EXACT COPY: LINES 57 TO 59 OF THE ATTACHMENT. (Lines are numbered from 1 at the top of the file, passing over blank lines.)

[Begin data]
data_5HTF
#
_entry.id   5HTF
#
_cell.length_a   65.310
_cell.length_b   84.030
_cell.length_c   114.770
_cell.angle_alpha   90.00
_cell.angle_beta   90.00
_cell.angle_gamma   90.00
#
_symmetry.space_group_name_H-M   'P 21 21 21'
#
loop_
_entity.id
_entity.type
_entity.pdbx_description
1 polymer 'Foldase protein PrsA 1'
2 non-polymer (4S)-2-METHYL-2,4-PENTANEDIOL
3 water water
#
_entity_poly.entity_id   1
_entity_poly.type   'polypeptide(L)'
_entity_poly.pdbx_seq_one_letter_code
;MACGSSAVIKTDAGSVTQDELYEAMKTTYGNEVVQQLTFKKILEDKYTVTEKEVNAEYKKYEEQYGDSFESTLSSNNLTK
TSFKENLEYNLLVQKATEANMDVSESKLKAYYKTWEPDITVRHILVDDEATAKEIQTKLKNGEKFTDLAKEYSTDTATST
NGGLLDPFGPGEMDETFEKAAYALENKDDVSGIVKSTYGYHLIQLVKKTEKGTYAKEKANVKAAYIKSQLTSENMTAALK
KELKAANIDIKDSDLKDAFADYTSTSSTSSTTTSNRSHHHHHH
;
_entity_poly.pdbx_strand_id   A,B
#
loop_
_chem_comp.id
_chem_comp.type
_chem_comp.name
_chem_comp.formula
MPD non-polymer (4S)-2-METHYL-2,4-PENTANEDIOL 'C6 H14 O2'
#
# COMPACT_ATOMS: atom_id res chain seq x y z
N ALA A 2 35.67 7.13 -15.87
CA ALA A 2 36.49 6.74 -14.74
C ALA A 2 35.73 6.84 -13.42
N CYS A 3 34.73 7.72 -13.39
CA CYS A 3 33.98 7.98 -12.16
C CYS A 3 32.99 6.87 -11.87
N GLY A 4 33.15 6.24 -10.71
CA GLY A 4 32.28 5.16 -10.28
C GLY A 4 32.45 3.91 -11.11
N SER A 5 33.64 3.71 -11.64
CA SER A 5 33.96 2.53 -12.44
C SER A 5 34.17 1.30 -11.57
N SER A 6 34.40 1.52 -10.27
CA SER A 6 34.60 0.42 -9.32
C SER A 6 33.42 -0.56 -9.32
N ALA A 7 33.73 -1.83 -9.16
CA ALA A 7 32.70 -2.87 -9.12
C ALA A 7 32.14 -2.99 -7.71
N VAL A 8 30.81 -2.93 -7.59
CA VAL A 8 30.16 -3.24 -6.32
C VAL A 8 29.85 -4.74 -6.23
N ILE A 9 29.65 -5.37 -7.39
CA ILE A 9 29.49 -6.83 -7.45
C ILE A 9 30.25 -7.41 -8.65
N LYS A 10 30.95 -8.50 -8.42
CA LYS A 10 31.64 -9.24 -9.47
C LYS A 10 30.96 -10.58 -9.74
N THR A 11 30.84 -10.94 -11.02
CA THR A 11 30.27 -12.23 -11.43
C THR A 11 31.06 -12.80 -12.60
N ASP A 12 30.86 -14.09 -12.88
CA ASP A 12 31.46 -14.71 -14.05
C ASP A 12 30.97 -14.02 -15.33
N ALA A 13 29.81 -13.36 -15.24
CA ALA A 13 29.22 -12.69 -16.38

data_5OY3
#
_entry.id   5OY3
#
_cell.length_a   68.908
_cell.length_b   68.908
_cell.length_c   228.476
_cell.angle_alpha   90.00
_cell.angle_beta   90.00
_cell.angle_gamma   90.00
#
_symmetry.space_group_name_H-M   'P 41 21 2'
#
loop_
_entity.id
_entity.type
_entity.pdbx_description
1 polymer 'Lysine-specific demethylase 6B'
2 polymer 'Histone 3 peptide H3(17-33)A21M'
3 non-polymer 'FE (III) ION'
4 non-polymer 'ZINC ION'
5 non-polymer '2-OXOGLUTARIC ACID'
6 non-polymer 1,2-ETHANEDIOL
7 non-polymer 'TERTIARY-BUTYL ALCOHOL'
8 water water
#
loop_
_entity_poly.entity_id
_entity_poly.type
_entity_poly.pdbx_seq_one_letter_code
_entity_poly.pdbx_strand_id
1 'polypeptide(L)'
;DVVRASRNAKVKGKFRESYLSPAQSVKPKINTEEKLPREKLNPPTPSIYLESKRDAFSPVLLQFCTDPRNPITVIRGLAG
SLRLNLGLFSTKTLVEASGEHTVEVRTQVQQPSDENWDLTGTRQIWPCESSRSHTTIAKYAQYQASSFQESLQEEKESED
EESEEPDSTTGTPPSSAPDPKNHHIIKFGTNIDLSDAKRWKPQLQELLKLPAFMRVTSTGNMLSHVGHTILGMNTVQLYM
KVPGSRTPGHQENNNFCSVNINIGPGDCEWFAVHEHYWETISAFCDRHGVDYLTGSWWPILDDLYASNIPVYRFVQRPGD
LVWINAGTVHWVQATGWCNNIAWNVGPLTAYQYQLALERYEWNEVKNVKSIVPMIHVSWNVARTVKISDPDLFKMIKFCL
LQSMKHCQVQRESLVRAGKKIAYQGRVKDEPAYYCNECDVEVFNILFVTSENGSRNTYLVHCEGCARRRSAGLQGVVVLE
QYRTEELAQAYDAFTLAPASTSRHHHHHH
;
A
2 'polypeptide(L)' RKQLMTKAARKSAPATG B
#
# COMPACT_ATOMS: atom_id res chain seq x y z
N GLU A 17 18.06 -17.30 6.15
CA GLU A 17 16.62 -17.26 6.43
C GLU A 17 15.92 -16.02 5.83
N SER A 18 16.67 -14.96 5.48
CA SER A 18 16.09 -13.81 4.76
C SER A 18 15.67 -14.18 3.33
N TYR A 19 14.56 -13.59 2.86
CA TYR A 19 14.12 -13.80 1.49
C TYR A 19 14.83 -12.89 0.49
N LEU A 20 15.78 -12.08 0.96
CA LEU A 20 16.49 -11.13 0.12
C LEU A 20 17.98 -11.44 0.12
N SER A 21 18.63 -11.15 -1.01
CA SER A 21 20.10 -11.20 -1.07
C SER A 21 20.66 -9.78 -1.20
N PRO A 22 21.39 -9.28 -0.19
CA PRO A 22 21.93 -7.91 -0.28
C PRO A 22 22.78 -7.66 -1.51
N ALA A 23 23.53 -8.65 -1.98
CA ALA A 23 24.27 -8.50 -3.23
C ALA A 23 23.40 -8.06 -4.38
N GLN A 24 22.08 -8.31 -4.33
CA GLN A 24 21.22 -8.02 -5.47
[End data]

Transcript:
C ALA A 7 32.14 -2.99 -7.71
N VAL A 8 30.81 -2.93 -7.59
CA VAL A 8 30.16 -3.24 -6.32